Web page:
In his column in the current (December 2019) issue of The Railway Magazine Consultant Editor Nick Pigott has picked up on a striking similarity between the most likely cause of the disaster at Grantham on the night of 19th September 1906, when 14 lives were lost, and the lead-up to an alarming incident which took place at Edinburgh Waverley station on 1st August this year.
In both cases the locomotive had been attached at an intermediate stop on the train's journey. Each train then seriously overran its next stopping point, apparently because the train's braking system was not properly connected to the locomotive.
In the Grantham 1906 accident the overrunning train derailed at high speed on a junction which began 135 yards beyond the platform. Fortunately, at Edinburgh in 2019 the train involved was brought to a stand using a manually activated emergency system without collision or derailment, having travelled 650 metres beyond its intended stopping point.
Multiple Aspects with Nick Pigott in The Railway Magazine December 2019, page 12
We began to construct the Tracks through Grantham website in the summer of 2016. Over the past three years or so the site has expanded to the extent that it can be quite difficult to find what you're looking for. Even we, in our role as editors, occasionally get lost among the pages!
So we've just installed as a trial an interactive Sitemap which we hope will help to make navigation simpler. The new page is here.
It's not yet perfect and we have some ideas to make it better, but we'd welcome feedback before we take it further. Please use the Contact Form on the page.
One of our contributors recently let us know about a rather magnificent photograph which has just appeared on Twitter. It was taken at Grantham station in 1949 or 1950 and shows the last GNR Ivatt 'large Atlantic' to remain in service, Grantham shed's No. 62822, taking the empty stock of a Boston or Lincoln train out of platform 2 and past the Yard signal box.
The owner of the picture has kindly allowed it to be added to one of our Yard Box pages. To see it, follow this link and scroll nearly half way down the page.
Our next regular twice-a-year get-together for people interested in the Tracks through Grantham project takes place in Grantham in mid-October. Always very enjoyable occasions, these events are an opportunity for our contributors and supporters to meet while enjoying a varied and, we hope, enjoyable and informative programme.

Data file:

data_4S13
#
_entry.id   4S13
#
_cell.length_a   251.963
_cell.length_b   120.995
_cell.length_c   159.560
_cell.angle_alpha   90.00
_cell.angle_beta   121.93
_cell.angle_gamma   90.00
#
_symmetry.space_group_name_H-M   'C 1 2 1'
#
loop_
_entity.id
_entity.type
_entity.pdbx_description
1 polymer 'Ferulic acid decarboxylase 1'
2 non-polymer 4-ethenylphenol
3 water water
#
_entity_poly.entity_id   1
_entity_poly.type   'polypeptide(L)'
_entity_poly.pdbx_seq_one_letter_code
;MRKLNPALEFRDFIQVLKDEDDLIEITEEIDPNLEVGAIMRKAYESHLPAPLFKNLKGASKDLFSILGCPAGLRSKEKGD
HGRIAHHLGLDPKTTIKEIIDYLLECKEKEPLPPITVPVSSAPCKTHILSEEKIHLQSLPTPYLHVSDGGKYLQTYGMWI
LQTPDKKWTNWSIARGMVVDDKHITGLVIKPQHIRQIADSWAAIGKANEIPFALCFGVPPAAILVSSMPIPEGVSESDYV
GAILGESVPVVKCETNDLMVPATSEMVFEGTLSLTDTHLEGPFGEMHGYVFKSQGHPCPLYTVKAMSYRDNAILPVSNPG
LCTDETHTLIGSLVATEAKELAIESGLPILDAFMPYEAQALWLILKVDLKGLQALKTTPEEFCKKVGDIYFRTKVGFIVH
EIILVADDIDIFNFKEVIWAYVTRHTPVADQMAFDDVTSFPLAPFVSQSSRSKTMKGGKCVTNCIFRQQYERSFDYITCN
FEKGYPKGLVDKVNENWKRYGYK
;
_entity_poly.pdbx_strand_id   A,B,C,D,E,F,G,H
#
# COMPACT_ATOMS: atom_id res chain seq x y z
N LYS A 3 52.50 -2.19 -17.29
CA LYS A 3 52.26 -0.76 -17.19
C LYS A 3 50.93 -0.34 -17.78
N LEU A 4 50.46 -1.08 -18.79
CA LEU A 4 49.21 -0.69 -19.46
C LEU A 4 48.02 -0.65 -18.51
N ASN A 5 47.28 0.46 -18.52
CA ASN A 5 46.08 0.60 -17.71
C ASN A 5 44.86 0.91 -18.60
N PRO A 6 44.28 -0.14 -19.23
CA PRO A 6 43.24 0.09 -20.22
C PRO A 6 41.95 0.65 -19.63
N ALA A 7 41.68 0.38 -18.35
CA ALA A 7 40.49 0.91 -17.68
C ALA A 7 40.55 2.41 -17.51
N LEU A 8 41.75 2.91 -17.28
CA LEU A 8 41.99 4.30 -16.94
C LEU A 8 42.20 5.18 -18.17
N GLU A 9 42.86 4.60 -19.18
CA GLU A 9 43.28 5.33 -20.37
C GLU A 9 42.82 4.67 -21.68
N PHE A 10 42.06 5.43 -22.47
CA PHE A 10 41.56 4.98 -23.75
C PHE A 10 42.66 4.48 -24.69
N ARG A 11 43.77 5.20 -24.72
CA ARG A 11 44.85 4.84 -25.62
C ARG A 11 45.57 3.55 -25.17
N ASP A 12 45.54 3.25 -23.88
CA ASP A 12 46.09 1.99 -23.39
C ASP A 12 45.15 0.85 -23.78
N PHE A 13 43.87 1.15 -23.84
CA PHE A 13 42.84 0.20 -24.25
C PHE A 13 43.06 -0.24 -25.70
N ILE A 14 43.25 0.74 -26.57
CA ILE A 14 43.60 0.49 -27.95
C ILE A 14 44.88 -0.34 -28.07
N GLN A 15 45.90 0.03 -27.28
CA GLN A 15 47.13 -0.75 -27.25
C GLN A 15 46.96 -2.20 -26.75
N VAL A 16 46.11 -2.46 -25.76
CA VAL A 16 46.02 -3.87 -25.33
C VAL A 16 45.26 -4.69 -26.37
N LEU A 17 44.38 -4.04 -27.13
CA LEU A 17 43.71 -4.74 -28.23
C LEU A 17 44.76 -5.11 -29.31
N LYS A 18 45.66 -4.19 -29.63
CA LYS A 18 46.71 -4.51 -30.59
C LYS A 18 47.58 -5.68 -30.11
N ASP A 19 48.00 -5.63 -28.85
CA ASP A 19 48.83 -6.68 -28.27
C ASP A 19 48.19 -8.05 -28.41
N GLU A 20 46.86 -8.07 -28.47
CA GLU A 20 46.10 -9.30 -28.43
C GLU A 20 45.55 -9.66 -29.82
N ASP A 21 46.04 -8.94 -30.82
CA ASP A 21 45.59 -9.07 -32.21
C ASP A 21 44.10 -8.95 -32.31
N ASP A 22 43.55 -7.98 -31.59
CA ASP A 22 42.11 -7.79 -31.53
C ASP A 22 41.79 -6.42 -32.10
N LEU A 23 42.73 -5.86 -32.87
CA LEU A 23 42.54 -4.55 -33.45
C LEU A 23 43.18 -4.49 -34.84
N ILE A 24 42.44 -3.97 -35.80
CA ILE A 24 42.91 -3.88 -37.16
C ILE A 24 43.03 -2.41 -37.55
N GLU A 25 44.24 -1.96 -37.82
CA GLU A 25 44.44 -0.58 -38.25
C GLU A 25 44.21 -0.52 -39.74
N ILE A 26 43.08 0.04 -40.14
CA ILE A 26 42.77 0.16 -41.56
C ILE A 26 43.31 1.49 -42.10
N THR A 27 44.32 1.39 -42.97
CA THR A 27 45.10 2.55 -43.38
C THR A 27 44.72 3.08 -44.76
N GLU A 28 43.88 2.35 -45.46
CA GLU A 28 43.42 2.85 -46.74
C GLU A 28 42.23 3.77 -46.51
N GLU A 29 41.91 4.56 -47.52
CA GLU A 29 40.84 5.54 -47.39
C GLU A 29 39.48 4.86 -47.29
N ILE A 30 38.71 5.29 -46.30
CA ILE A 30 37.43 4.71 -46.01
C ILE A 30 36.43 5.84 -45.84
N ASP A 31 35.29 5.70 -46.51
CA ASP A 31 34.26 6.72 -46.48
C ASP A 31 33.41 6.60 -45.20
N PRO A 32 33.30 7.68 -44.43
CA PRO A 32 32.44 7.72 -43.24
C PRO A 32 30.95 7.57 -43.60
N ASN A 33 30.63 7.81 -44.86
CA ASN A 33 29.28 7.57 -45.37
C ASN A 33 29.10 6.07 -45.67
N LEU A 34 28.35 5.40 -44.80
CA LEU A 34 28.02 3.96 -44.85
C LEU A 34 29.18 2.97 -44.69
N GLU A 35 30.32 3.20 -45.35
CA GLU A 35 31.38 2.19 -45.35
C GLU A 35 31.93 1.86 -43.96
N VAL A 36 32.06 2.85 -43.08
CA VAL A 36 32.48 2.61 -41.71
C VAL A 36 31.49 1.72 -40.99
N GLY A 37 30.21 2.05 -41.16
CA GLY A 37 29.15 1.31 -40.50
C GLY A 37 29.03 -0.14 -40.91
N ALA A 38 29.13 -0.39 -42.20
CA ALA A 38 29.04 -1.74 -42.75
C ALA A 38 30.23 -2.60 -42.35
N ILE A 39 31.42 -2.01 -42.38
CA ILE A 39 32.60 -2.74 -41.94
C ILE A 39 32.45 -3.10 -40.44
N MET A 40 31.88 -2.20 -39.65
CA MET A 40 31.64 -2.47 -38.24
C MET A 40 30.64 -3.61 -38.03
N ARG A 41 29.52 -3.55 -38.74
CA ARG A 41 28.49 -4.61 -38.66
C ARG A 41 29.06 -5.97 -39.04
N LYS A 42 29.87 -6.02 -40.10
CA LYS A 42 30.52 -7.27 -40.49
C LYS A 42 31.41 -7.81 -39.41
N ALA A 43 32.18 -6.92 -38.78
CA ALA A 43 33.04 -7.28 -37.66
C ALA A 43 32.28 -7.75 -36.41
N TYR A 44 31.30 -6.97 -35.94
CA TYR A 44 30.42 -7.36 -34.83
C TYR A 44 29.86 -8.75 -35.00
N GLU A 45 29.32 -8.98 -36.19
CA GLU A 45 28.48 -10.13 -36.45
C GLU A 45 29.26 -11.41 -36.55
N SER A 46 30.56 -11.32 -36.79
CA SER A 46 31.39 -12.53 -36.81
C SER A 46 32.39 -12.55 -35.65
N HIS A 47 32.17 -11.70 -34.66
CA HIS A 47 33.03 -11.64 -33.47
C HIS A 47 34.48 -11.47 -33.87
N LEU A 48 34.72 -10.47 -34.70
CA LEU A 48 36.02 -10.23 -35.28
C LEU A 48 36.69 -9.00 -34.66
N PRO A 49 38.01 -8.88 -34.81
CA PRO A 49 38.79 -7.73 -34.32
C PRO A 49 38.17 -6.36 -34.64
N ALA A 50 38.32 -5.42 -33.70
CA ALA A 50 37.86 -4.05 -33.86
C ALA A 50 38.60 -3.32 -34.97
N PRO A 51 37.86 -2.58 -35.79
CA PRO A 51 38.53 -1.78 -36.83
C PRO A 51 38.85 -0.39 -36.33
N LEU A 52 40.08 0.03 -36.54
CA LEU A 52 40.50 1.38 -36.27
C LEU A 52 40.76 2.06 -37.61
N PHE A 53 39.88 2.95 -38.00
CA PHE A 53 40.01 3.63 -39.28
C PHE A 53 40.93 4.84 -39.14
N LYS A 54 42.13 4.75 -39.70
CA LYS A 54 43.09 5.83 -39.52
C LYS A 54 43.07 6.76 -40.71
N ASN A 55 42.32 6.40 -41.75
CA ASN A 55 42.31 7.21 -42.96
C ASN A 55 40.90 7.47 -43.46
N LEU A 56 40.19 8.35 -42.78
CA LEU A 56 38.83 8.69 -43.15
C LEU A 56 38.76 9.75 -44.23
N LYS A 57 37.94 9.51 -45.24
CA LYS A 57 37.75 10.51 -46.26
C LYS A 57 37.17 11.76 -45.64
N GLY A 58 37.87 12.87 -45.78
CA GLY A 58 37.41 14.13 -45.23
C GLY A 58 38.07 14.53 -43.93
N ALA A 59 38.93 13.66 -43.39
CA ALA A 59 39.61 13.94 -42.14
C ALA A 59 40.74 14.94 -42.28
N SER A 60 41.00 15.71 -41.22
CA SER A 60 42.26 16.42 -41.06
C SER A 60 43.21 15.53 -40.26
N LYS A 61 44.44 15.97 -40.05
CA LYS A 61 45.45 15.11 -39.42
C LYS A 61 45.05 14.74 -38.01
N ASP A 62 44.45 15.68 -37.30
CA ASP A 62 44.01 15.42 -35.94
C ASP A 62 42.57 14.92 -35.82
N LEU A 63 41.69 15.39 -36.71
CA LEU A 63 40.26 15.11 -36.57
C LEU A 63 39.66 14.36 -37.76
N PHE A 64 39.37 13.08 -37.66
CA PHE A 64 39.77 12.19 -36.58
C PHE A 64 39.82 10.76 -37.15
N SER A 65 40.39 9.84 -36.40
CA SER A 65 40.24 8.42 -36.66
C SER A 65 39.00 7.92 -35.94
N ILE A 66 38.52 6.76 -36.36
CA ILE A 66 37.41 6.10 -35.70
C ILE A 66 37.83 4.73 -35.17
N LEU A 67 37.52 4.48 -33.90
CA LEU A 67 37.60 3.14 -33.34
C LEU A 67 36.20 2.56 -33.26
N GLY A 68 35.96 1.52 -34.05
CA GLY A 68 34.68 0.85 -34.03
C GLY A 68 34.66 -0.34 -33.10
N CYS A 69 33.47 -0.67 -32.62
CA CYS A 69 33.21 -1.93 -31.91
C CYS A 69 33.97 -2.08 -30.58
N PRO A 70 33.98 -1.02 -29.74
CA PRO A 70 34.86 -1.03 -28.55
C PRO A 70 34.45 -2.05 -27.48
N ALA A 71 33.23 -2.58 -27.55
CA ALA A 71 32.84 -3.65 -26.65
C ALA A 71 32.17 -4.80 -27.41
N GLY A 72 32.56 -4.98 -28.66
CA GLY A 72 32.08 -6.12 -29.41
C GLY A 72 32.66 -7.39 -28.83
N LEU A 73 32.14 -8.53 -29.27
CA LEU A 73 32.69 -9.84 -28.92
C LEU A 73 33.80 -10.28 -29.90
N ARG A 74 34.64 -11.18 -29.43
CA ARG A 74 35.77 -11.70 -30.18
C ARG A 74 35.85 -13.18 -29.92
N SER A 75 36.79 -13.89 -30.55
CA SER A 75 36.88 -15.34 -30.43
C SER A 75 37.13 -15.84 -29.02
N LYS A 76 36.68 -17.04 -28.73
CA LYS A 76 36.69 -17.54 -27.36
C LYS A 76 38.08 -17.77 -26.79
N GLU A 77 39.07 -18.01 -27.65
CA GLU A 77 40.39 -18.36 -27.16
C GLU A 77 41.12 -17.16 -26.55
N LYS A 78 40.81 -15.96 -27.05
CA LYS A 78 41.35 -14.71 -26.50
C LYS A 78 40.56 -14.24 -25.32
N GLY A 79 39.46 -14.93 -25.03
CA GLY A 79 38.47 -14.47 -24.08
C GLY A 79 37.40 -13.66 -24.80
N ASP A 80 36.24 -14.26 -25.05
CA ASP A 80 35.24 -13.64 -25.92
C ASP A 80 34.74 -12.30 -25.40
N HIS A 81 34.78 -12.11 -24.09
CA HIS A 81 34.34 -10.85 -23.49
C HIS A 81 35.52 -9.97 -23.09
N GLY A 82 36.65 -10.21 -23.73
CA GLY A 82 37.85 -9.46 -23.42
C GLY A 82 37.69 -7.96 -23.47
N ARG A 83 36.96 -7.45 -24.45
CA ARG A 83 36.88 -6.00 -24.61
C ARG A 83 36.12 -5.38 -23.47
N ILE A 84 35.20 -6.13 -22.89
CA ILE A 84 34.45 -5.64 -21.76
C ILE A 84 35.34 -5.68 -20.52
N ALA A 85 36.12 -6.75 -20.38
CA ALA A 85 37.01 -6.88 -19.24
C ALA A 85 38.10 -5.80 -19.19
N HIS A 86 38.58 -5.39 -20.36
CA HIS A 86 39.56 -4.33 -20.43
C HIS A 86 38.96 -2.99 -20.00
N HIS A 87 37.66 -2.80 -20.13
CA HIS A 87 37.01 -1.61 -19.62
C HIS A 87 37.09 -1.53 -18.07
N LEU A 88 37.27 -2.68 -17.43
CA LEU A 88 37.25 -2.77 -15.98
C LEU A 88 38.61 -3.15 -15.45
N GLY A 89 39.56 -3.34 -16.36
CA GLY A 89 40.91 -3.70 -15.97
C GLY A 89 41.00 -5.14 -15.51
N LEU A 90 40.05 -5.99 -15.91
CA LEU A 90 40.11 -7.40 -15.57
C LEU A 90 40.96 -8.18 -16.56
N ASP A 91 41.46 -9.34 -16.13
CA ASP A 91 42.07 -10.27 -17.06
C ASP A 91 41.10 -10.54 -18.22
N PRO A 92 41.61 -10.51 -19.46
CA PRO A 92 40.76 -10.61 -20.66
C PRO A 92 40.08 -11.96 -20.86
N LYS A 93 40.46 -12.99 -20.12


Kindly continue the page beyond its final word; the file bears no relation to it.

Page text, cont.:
If you are already on our list of contacts you should recently have received the programme. Please remember to let us know if you hope to be with us.
If you're interested in attending but have not received a programme please get in touch, using the Contact Form here, and we will send you information - date, time, venue and programme. We do not publish these details on the website because we need to know how many people to expect.
We were very sorry to receive in recent weeks the sad news that these two former Grantham footplatemen have passed away.
Steve and John both appear below in a photograph of former Grantham footplate crew which was taken during the visit of the world speed record holding A4 locomotive Mallard to the Festival of Speed held in the town in September 2013.
Steve Taylor was a cleaner and fireman at Grantham Loco in the 1950s-early 1960s period. Friend and colleague Roy Vinter tells us that 'Steve and I started cleaning the same year, were the same age and went to King's X shed at the same time on loan, indeed we shared a flat with another lad in Finsbury Park for a while.'
Steve went back to Grantham after 6 months, but Roy stayed on in London as he recalls in his page here. When Roy was still working from King's Cross shed, Steve came onto the footplate of No. 60007 Sir Nigel Gresley at Grantham early one morning as Roy and his driver were preparing for the return trip. He 'built up the back corners' of the firebox with coal so as to give Roy a good start for the journey.
John Angus Michael, known as 'Jock' to his railway colleagues and friends, came from the Isle of Skye to Grantham as a young man to work on the LNER. John loved the job, describing how the footplate of a railway locomotive was a special place where the team of driver and fireman held a unique position of responsibility. Writing to us in June 2015 he describes how he felt soon after starting out as a cleaner. 'Seniority meant so much to us in those days. Looking longingly from the lower rungs of the ladder to the dizzying heights of the top link and the rich rewards and status attainable there.'
In 2017 John kindly lent us some photographs taken in 1959, when the Grantham Loco Mutual Improvement Class arranged an outing to the Romney Hythe & Dymchurch Railway in Kent. He told us then - rather poignantly - that he was the only man in the photos who was still living. They are on our page here, along with John's typically amusing account of the trip and more photographs of the day lent by the late Boris Bennett.
John succeeded in attaining the position to which he aspired as a young man, retiring from the railway as a highly respected Grantham driver. He is third from right in the photograph below, which was taken in May 1990 on the closure of the Train Crew Depot at the station.
John lent his support to Tracks through Grantham in many ways. He always had a word of encouragement for Mel and me at our six-monthly gatherings at the Railway Club. To quote once more from his letter of 2015, John is referring to a recent get-together when he says, 'Forgive me, John, for reminiscing, but it is so good to meet the few of us who are left and who loved our hard graft with a passion.'
John Michael's funeral will be held in Grantham on Wednesday 21st August. Here is a link to the family announcement.